“I don’t consider this to be a sport,” Peterson said. “I consider this to be training, [as part of preparation] to go back in-country to take out those that are putting our guys in harm’s way.”

“There are some really good shooters, one or two that could probably match, or on a good day, beat him,” Schardein said of Peterson’s shooting ability. “He’s probably one of the top 10 shooters in the Marine Corps.”

Competitive shooting takes mental fortitude and physical strength, said Peterson, who sets aside time each day to ensure his physical and shooting skills remain sharp.

“You wake up every morning and the first thing that you see in the mirror is what you are,” he said. “You are a Marine.”




All of this week's top headlines to your email every Friday.


 
 

 
DoD

Joint Strike Fighter on track, costs coming down, Kendall says

Indications are that the F-35 joint strike fighter program — the most expensive aviation program in Defense Department history — is on track, the undersecretary of defense for acquisition, technology and logistics told a Senate panel June 19. Testifying before the Senate Appropriations Committee’s defense subcommittee this morning, Frank Kendall said the F-35 will be...
 
 
DoD
WEBarmy-jltv2

Joint Light Tactical Vehicle ‘closes capability gap,’ Army says

While the Humvee has served the Army well for some 25 years, there’s a “capability gap” in what it can do for warfighters on a 21st-century battlefield, said the Soldier responsible for overseeing its replacem...
 
 
DoD
Marine Corps photograph by Lance Cpl. Casey Scarpulla

Marines practice crisis response mission, render humanitarian aid

Marine Corps photograph by Lance Cpl. Casey Scarpulla Marines and Sailors provide medical aid and disaster assistance at Kiwanis Park in Yuma, Ariz. during a Humanitarian Assistance/Disaster Recovery Exercise conducted by Marin...
 

 
DoD

DOD releases fiscal 2014 defense budget proposal

President Barack Obama April 10 sent to Congress a proposed defense budget of $526.6 billion in discretionary budget authority to fund defense programs in the base budget for fiscal year 2014. The budget continues the department’s commitment to good stewardship of taxpayer dollars by seeking further consolidation of defense infrastructure, instituting a study of possible...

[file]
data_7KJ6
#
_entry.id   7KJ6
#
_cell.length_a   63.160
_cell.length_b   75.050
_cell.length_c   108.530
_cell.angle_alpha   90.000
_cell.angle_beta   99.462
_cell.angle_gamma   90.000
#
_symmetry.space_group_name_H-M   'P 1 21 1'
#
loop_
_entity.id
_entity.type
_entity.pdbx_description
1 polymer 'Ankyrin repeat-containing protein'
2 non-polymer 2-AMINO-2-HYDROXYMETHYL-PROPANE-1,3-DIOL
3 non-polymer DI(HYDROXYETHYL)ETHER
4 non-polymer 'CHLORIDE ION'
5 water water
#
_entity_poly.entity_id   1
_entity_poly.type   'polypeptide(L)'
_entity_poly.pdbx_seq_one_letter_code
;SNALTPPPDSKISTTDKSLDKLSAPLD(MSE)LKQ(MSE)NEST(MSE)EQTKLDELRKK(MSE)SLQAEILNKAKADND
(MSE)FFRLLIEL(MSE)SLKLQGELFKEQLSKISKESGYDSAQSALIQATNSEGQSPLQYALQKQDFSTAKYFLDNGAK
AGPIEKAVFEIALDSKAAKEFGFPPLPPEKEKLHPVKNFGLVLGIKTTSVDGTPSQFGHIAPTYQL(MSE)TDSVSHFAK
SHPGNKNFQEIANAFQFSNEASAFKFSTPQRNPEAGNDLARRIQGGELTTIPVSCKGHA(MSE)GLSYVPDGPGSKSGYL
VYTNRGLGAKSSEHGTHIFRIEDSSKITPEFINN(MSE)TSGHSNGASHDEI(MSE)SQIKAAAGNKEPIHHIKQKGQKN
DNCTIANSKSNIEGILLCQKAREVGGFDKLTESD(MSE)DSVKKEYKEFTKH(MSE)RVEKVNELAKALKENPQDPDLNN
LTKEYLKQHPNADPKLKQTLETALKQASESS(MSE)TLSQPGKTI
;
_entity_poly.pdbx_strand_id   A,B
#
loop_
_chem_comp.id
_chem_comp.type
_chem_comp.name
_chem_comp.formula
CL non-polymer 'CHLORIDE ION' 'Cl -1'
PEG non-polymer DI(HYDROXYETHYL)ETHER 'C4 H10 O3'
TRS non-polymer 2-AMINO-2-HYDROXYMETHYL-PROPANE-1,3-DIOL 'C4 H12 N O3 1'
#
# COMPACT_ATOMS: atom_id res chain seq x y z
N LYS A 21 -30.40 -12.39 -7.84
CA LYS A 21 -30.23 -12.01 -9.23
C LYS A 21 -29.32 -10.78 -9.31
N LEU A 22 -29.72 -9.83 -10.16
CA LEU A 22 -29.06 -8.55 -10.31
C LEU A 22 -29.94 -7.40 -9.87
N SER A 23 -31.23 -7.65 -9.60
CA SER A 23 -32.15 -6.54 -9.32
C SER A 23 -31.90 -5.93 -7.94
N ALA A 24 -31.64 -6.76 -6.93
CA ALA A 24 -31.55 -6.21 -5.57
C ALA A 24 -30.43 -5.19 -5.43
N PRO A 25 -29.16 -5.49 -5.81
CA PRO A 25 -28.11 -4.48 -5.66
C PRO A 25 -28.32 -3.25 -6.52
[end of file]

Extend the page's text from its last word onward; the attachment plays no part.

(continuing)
DoD

DOD looks at funding’s effect on personnel, programs

Defense Department officials are looking at the recently signed continuing resolution that funds the government for the rest of the fiscal year to discern how the legislation affects personnel and programs, Pentagon Press Secretary George Little said March 27. The legislation may mean fewer furlough days for defense civilian employees. “The full range of options...
 
 
DoD

F-35B successfully completes AIM-120 separation

Lockheed Martin photograph On March 26, the F-35B Lightning II became the first F-35 variant to complete airborne weapons separations on three different munitions, the most of any model. Navy test pilot Lt. Cmdr. Michael Burks released an AIM-120 Advanced Medium-Range Air-to-Air Missile from BF-3 over water in the Atlantic Test Ranges. The F-35B is...
 




0 Comments


Be the first to comment!


Leave a Reply

Your email address will not be published. Required fields are marked *

You may use these HTML tags and attributes: <a href="" title=""> <abbr title=""> <acronym title=""> <b> <blockquote cite=""> <cite> <code> <del datetime=""> <em> <i> <q cite=""> <strike> <strong>


Directory powered by Business Directory Plugin